Updated 9/21/2017 to reflect Gov. Walker's veto.
Updated 9/20/2017 to reflect adoption by the full Legislature.
By Gretchen Schuldt
Gov. Scott Walker vetoed a budget amendment that would have forced judges to determine what legislators were thinking when they adopted a legislation, even if the legislation did not reflect those thoughts.
Both the Assembly and the Senate approved a budget amendment that would have blocked municipalities from enforcing any ordinance that defeated the purpose of a state law or violated "the spirit” of the law. Judges, of course, would be the ones to referee disputes over the provision.
Walker saved them the trouble by axing it.
"I am vetoing this provision because I object to inserting a broad provision which may violate home rule under the Wisconsin Constitution for cities and villages," he said in his veto message. "The statutes already provide the ability to regulate matters of statewide concern that could affect political subdivisions."
The amendment spoke ill of the Legislature’s ability to do its job: “Oh, judges, if the law we adopted doesn’t prevent that city from taking that particular action that we don’t like, can you fix it for us from the bench?”
The amendment would, according to the Legislative Fiscal Bureau, "prohibit a political subdivision, defined as a county, city, village, or town, from enforcing an ordinance if any of the following applies: (a) a statutory provision expressly prohibits the political subdivision from enforcing the ordinance; (b) the ordinance logically conflicts with a statutory provision; (c) the ordinance defeats the purpose of a statutory provision; or (d) the ordinance violates the spirit of a statutory provision. ."
And whose interpretation of “spirit of the law” were judges supposed to accept? That of the sponsors of the original legislation? What if the interpretation was different between legislators? Was there going to be a survey of those who voted in favor of a bill to figure out what they thought the bill meant?
A lot of Wisconsin judges have said that they and their colleagues should not have the power to legislate from the bench.
Supreme Court Justice Rebecca Bradley, for example, said “Justices should apply the law as it is written, guided by principles such as judicial restraint and respect for the separation of powers among the three branches of government.” (Emphasis added)
And Justice Daniel Kelly, in his application for a Supreme Court seat, trotted out U.S. Supreme Court Chief Justice John Roberts’ comparison of a judge’s role to that of a baseball umpire who only calls balls and strikes.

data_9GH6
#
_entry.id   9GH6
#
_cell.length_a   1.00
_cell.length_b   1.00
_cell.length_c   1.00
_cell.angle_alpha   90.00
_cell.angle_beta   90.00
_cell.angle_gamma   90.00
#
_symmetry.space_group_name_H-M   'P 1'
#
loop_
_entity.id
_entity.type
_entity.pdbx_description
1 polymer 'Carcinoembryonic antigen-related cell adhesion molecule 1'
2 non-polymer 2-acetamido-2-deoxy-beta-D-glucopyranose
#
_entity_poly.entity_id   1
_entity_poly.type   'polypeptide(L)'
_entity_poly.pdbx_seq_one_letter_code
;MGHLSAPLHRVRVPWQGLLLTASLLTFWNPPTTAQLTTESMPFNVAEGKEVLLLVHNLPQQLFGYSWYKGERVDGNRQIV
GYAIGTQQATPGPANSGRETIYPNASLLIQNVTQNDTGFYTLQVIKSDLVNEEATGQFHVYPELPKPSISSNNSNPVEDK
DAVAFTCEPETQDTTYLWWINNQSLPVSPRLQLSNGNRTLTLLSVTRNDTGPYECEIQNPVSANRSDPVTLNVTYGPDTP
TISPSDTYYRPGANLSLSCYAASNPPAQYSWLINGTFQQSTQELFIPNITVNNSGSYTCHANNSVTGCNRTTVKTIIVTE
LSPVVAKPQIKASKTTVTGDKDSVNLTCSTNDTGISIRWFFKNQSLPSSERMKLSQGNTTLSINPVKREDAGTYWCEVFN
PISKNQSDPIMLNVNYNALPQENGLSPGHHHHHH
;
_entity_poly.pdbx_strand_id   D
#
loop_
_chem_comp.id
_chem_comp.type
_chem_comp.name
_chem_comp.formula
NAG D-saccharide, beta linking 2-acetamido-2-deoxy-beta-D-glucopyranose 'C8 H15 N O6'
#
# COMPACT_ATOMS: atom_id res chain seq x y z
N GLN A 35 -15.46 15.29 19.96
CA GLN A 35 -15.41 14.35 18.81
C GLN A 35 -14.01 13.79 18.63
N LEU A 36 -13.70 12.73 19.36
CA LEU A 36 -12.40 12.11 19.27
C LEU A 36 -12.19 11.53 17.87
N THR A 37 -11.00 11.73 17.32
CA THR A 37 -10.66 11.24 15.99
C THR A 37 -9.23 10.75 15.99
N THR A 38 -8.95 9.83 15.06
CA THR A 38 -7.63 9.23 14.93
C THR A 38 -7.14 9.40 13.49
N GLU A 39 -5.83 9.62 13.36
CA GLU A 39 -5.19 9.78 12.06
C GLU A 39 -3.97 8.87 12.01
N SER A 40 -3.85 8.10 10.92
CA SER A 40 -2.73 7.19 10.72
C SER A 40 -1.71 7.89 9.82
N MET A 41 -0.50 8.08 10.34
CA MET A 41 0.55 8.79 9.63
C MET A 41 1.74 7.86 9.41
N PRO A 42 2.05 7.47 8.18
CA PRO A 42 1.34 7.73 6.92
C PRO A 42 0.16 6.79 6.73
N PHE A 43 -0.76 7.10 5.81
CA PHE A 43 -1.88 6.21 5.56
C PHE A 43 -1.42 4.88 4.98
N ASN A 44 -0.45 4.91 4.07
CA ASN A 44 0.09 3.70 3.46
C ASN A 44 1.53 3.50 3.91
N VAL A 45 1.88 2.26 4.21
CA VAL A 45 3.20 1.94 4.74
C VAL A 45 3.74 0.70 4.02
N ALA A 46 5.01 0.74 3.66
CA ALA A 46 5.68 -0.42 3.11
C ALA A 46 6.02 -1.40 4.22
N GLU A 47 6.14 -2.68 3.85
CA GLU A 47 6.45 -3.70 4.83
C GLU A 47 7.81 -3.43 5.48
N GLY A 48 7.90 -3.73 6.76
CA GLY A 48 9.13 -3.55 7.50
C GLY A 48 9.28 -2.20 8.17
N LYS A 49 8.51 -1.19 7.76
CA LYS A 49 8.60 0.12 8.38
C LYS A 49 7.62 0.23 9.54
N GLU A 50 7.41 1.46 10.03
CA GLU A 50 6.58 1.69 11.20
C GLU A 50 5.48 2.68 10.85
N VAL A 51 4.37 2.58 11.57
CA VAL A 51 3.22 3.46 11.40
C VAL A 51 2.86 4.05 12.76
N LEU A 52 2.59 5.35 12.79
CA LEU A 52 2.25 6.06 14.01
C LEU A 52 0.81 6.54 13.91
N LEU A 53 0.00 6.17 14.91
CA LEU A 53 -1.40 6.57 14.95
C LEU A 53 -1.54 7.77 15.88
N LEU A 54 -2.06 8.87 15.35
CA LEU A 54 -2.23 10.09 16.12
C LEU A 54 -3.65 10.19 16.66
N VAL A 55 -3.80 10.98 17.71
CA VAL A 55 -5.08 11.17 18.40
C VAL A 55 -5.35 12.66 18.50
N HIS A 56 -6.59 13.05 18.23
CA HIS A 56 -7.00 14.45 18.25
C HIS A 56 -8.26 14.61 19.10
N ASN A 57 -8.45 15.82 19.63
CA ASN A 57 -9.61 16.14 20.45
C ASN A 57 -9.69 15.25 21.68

"Changing the decisional standard after the act has already occurred is, by definition, antithetical to the rule of law,” Kelly wrote. “So, for example, it is unjust to change the strike zone after delivery of the pitch because it prevents the pitcher from knowing where to throw the ball."
He continued: “Post hoc adjustment of the strike zone is the essence of judicial activism. It usurps the legislature’s forward-looking function by reading into the past a new rule of decision. It causes the law to lose both its certainty and its predictive capacity. People are no longer able to plan their actions to comport with the law. They are at constant risk that today’s lawful behavior may be transformed into unlawful tomorrow should a judge exercise legislative, instead of judicial, authority.”
And it’s not just Supreme Court justices who eschew the kind of activism being pushed by Republican legislators.
Appeals Court Judge Timothy G. Dugan, appointed to his post by Walker, wrote in his application that “Courts do not have the authority to attempt to cure what judges perceive as social wrongs or problems that the legislature has chosen not to address. Those policy decisions rest in the hands of the legislature."
And Sauk County Circuit Judge Michael P. Screnock, running as a conservative for State Supreme Court, said in his Circuit Court judicial application to Walker, “It is important to our system of government that the judicial branch take care not to usurp the roles of the other two branches when called upon to interpret and apply the laws. Accordingly, I believe strongly that while it is the role of the judicial branch to say what the law is, as Chief Justice Marshall declared, it is not the province of the judiciary to decide cases on its view of what the law ought to be.”
The Legislature wanted the courts to divine legislative intent; fix legislative sloppiness; ascertain the size and shape of a particular law’s “spirit,” and then decide whether it was violated.
This amendment told courts to guess at the unspoken desires and intents of the Legislature, even though those may vary greatly among legislators.
It was a fatally flawed amendment, designed not to improve the administration of justice, but to remove from the Legislature the responsibility of legislating.
Gretchen Schuldt is executive director of the Wisconsin Justice Initiative.
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